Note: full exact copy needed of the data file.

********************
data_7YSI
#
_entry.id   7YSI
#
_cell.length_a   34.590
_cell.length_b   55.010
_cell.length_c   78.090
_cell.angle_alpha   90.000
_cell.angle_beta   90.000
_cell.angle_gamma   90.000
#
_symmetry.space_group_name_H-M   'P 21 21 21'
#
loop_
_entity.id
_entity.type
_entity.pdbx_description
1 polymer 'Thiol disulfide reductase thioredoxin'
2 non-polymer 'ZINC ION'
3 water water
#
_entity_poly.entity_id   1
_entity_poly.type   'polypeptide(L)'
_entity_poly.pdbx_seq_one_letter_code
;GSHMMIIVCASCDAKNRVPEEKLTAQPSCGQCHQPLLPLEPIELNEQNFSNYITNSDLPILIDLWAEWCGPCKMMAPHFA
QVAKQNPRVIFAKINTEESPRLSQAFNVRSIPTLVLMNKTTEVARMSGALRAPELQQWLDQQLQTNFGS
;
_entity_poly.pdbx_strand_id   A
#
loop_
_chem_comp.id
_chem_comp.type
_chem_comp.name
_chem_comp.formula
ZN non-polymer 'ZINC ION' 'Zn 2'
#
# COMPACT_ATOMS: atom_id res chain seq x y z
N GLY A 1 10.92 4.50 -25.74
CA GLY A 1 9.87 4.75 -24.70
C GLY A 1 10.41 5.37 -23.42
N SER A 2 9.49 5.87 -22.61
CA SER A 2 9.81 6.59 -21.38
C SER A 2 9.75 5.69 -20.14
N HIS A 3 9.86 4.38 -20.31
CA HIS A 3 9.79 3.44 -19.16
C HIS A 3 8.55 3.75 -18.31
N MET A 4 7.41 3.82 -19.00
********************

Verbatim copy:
data_7YSI
#
_entry.id   7YSI
#
_cell.length_a   34.590
_cell.length_b   55.010
_cell.length_c   78.090
_cell.angle_alpha   90.000
_cell.angle_beta   90.000
_cell.angle_gamma   90.000
#
_symmetry.space_group_name_H-M   'P 21 21 21'
#
loop_
_entity.id
_entity.type
_entity.pdbx_description
1 polymer 'Thiol disulfide reductase thioredoxin'
2 non-polymer 'ZINC ION'
3 water water
#
_entity_poly.entity_id   1
_entity_poly.type   'polypeptide(L)'
_entity_poly.pdbx_seq_one_letter_code
;GSHMMIIVCASCDAKNRVPEEKLTAQPSCGQCHQPLLPLEPIELNEQNFSNYITNSDLPILIDLWAEWCGPCKMMAPHFA
QVAKQNPRVIFAKINTEESPRLSQAFNVRSIPTLVLMNKTTEVARMSGALRAPELQQWLDQQLQTNFGS
;
_entity_poly.pdbx_strand_id   A
#
loop_
_chem_comp.id
_chem_comp.type
_chem_comp.name
_chem_comp.formula
ZN non-polymer 'ZINC ION' 'Zn 2'
#
# COMPACT_ATOMS: atom_id res chain seq x y z
N GLY A 1 10.92 4.50 -25.74
CA GLY A 1 9.87 4.75 -24.70
C GLY A 1 10.41 5.37 -23.42
N SER A 2 9.49 5.87 -22.61
CA SER A 2 9.81 6.59 -21.38
C SER A 2 9.75 5.69 -20.14
N HIS A 3 9.86 4.38 -20.31
CA HIS A 3 9.79 3.44 -19.16
C HIS A 3 8.55 3.75 -18.31
N MET A 4 7.41 3.82 -19.00